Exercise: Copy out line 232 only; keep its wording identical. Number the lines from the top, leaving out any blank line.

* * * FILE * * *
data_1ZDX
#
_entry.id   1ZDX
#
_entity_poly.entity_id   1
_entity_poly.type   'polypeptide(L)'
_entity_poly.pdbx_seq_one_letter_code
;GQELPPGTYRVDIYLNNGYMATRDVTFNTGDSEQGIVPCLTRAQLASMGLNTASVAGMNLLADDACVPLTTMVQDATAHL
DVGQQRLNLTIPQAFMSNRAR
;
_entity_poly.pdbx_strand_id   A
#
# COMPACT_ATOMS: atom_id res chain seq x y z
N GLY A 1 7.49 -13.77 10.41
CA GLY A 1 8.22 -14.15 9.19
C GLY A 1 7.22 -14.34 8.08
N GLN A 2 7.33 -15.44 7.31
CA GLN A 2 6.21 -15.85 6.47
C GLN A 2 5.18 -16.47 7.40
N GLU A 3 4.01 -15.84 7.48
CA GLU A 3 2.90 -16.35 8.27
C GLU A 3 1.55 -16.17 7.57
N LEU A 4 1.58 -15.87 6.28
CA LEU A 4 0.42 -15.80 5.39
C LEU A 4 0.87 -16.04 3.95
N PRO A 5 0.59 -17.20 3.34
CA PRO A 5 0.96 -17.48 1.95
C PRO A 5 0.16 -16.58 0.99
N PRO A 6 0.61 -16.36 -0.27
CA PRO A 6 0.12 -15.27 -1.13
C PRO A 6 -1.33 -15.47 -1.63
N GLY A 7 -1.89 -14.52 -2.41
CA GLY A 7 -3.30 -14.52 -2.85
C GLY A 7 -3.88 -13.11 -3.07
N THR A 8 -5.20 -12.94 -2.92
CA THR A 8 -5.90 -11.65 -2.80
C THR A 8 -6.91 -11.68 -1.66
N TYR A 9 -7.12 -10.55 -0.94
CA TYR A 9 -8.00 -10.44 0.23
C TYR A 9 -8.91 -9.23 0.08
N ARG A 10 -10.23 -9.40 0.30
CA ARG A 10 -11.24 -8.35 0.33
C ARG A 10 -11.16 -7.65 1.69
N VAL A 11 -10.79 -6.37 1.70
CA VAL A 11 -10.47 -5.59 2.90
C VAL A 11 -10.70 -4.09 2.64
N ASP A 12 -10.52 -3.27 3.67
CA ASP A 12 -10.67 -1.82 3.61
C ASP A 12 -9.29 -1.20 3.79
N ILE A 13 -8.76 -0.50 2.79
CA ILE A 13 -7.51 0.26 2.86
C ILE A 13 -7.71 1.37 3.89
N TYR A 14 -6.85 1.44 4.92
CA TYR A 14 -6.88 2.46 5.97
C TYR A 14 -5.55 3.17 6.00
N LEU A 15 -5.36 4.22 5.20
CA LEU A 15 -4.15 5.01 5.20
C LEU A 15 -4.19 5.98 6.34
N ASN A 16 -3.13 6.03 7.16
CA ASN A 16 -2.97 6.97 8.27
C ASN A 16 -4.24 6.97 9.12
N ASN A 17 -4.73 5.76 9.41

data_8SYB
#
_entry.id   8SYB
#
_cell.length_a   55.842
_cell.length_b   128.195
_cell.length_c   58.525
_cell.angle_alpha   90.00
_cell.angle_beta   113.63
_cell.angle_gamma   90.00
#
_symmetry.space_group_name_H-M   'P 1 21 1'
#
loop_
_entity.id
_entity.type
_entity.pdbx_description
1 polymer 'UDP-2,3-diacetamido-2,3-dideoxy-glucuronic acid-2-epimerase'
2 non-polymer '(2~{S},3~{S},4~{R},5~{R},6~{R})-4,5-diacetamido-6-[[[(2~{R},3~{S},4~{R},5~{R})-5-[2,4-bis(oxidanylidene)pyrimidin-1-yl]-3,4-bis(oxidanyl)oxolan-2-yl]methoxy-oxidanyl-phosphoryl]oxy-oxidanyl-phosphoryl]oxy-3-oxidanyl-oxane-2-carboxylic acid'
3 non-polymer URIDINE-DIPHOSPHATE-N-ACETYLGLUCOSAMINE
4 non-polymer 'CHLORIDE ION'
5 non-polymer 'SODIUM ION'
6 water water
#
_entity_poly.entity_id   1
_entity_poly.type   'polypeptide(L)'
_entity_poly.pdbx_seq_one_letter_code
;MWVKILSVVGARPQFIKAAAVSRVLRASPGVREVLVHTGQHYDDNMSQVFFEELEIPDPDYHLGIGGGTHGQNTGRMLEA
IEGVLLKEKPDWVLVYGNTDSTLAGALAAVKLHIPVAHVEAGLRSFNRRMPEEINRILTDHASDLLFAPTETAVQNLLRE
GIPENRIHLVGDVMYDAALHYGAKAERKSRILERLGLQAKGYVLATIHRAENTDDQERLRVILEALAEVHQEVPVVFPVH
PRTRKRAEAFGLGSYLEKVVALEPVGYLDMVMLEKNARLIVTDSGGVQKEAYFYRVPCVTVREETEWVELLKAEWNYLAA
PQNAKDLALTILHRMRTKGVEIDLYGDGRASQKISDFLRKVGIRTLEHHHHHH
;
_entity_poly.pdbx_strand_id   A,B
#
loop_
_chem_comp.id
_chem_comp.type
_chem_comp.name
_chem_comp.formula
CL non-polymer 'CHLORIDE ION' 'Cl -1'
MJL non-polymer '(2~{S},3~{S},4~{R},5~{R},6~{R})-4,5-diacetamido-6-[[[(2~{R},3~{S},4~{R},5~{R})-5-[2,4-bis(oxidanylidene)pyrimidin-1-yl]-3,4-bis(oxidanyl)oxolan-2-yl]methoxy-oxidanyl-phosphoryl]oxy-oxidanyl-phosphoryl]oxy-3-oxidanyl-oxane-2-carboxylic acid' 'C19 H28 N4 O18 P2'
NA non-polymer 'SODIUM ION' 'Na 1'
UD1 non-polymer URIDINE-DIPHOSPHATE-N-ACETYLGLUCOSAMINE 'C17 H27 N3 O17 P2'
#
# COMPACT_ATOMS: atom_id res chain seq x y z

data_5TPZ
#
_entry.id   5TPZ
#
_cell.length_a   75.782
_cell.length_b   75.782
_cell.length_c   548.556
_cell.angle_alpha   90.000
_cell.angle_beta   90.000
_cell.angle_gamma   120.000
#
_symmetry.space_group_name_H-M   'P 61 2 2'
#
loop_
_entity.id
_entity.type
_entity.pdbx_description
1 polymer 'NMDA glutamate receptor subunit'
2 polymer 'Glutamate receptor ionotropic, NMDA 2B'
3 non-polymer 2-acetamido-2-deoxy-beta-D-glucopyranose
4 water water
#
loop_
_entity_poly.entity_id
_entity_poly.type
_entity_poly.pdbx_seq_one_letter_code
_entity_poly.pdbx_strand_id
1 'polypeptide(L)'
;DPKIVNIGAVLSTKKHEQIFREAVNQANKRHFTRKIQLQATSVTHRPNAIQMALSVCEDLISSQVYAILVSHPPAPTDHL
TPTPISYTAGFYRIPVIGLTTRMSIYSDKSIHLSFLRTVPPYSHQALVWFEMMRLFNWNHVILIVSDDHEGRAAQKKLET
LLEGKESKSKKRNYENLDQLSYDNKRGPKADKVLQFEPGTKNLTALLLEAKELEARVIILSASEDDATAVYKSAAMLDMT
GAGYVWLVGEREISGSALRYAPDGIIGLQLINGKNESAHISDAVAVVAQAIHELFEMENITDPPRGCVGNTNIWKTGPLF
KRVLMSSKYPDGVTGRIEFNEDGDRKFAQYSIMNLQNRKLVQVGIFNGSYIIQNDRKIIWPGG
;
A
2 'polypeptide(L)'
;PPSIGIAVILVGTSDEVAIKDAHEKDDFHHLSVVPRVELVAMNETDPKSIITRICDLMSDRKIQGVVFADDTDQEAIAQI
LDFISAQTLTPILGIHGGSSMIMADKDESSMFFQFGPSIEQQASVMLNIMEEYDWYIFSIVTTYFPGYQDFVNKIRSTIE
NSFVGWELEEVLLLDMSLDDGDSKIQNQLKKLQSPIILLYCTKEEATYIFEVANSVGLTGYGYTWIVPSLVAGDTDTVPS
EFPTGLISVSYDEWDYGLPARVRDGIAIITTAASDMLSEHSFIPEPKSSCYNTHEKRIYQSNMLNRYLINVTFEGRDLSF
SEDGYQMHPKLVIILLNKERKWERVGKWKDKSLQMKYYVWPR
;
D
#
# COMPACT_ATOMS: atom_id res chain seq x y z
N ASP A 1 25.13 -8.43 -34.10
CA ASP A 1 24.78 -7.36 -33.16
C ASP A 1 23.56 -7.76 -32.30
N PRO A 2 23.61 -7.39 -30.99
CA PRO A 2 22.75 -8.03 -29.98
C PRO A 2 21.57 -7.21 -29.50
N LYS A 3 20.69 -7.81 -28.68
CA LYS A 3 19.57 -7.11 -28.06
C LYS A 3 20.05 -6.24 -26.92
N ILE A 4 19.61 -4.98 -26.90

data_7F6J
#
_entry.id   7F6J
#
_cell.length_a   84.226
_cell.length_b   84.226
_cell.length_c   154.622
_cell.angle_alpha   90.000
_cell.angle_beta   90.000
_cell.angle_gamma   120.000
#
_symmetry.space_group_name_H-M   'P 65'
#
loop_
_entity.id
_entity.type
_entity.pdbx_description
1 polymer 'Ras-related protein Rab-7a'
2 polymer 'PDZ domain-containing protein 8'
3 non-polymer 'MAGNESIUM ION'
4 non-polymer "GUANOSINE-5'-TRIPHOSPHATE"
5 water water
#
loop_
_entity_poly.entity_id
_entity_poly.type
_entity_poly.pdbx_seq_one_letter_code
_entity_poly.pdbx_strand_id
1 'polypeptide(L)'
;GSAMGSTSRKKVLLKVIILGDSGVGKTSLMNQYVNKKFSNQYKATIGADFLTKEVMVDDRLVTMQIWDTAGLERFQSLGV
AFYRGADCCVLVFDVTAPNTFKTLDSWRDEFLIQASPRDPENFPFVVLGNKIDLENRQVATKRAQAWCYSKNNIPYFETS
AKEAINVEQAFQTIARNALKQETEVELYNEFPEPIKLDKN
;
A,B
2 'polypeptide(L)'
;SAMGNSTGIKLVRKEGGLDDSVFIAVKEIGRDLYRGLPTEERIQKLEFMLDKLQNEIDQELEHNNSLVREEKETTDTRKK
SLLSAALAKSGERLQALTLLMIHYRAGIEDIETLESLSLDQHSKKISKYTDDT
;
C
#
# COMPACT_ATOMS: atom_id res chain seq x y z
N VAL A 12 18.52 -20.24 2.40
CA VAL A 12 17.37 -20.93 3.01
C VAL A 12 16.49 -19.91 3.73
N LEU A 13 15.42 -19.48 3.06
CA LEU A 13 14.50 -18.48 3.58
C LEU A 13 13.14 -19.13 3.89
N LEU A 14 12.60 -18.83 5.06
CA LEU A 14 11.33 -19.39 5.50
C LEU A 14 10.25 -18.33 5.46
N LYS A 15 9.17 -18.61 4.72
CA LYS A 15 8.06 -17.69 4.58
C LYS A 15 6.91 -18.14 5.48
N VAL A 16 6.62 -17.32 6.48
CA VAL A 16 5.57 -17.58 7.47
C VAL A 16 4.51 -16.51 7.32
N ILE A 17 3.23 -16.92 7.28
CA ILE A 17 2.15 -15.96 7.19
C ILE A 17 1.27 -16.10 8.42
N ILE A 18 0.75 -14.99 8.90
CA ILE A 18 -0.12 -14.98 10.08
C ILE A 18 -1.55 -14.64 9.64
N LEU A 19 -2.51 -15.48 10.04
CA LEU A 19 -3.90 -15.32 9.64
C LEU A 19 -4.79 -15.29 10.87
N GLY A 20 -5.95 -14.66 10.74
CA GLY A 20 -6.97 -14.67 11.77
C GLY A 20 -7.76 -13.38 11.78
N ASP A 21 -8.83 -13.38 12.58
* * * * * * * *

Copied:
N ASP A 21 -8.83 -13.38 12.58